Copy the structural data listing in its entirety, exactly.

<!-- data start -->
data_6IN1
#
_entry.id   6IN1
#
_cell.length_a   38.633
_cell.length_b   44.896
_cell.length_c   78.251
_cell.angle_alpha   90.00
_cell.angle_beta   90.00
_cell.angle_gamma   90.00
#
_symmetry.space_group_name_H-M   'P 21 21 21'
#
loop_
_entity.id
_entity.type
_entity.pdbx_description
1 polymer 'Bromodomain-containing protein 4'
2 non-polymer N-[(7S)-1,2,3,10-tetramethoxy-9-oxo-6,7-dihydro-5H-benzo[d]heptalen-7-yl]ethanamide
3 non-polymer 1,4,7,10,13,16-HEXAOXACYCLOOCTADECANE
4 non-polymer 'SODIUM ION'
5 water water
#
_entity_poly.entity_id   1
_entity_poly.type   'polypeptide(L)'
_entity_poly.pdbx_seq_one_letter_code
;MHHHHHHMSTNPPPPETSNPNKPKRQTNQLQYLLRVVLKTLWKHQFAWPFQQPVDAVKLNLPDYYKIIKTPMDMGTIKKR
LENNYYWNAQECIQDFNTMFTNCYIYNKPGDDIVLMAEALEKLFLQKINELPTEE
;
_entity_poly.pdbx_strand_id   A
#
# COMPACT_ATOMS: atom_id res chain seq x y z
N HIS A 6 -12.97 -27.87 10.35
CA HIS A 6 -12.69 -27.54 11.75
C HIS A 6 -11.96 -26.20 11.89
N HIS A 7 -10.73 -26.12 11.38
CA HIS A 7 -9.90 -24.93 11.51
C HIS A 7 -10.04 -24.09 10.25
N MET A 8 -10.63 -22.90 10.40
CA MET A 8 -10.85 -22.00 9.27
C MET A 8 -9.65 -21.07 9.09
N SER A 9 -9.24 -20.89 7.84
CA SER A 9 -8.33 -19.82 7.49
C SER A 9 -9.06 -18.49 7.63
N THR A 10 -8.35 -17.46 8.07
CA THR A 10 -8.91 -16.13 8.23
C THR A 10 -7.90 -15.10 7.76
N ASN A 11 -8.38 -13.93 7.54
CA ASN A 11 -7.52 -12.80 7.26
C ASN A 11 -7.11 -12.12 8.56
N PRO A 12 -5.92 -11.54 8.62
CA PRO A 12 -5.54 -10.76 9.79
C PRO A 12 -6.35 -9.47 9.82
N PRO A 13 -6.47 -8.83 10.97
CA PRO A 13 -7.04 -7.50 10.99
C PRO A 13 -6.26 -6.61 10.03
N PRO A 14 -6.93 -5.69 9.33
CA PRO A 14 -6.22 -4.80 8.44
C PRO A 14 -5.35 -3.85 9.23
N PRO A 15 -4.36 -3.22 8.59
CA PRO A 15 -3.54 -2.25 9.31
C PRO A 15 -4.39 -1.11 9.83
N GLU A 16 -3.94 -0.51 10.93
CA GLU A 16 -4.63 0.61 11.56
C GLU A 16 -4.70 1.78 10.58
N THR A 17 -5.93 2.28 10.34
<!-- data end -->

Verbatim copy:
data_6IN1
#
_entry.id   6IN1
#
_cell.length_a   38.633
_cell.length_b   44.896
_cell.length_c   78.251
_cell.angle_alpha   90.00
_cell.angle_beta   90.00
_cell.angle_gamma   90.00
#
_symmetry.space_group_name_H-M   'P 21 21 21'
#
loop_
_entity.id
_entity.type
_entity.pdbx_description
1 polymer 'Bromodomain-containing protein 4'
2 non-polymer N-[(7S)-1,2,3,10-tetramethoxy-9-oxo-6,7-dihydro-5H-benzo[d]heptalen-7-yl]ethanamide
3 non-polymer 1,4,7,10,13,16-HEXAOXACYCLOOCTADECANE
4 non-polymer 'SODIUM ION'
5 water water
#
_entity_poly.entity_id   1
_entity_poly.type   'polypeptide(L)'
_entity_poly.pdbx_seq_one_letter_code
;MHHHHHHMSTNPPPPETSNPNKPKRQTNQLQYLLRVVLKTLWKHQFAWPFQQPVDAVKLNLPDYYKIIKTPMDMGTIKKR
LENNYYWNAQECIQDFNTMFTNCYIYNKPGDDIVLMAEALEKLFLQKINELPTEE
;
_entity_poly.pdbx_strand_id   A
#
# COMPACT_ATOMS: atom_id res chain seq x y z
N HIS A 6 -12.97 -27.87 10.35
CA HIS A 6 -12.69 -27.54 11.75
C HIS A 6 -11.96 -26.20 11.89
N HIS A 7 -10.73 -26.12 11.38
CA HIS A 7 -9.90 -24.93 11.51
C HIS A 7 -10.04 -24.09 10.25
N MET A 8 -10.63 -22.90 10.40
CA MET A 8 -10.85 -22.00 9.27
C MET A 8 -9.65 -21.07 9.09
N SER A 9 -9.24 -20.89 7.84
CA SER A 9 -8.33 -19.82 7.49
C SER A 9 -9.06 -18.49 7.63
N THR A 10 -8.35 -17.46 8.07
CA THR A 10 -8.91 -16.13 8.23
C THR A 10 -7.90 -15.10 7.76
N ASN A 11 -8.38 -13.93 7.54
CA ASN A 11 -7.52 -12.80 7.26
C ASN A 11 -7.11 -12.12 8.56
N PRO A 12 -5.92 -11.54 8.62
CA PRO A 12 -5.54 -10.76 9.79
C PRO A 12 -6.35 -9.47 9.82
N PRO A 13 -6.47 -8.83 10.97
CA PRO A 13 -7.04 -7.50 10.99
C PRO A 13 -6.26 -6.61 10.03
N PRO A 14 -6.93 -5.69 9.33
CA PRO A 14 -6.22 -4.80 8.44
C PRO A 14 -5.35 -3.85 9.23
N PRO A 15 -4.36 -3.22 8.59
CA PRO A 15 -3.54 -2.25 9.31
C PRO A 15 -4.39 -1.11 9.83
N GLU A 16 -3.94 -0.51 10.93
CA GLU A 16 -4.63 0.61 11.56
C GLU A 16 -4.70 1.78 10.58
N THR A 17 -5.93 2.28 10.34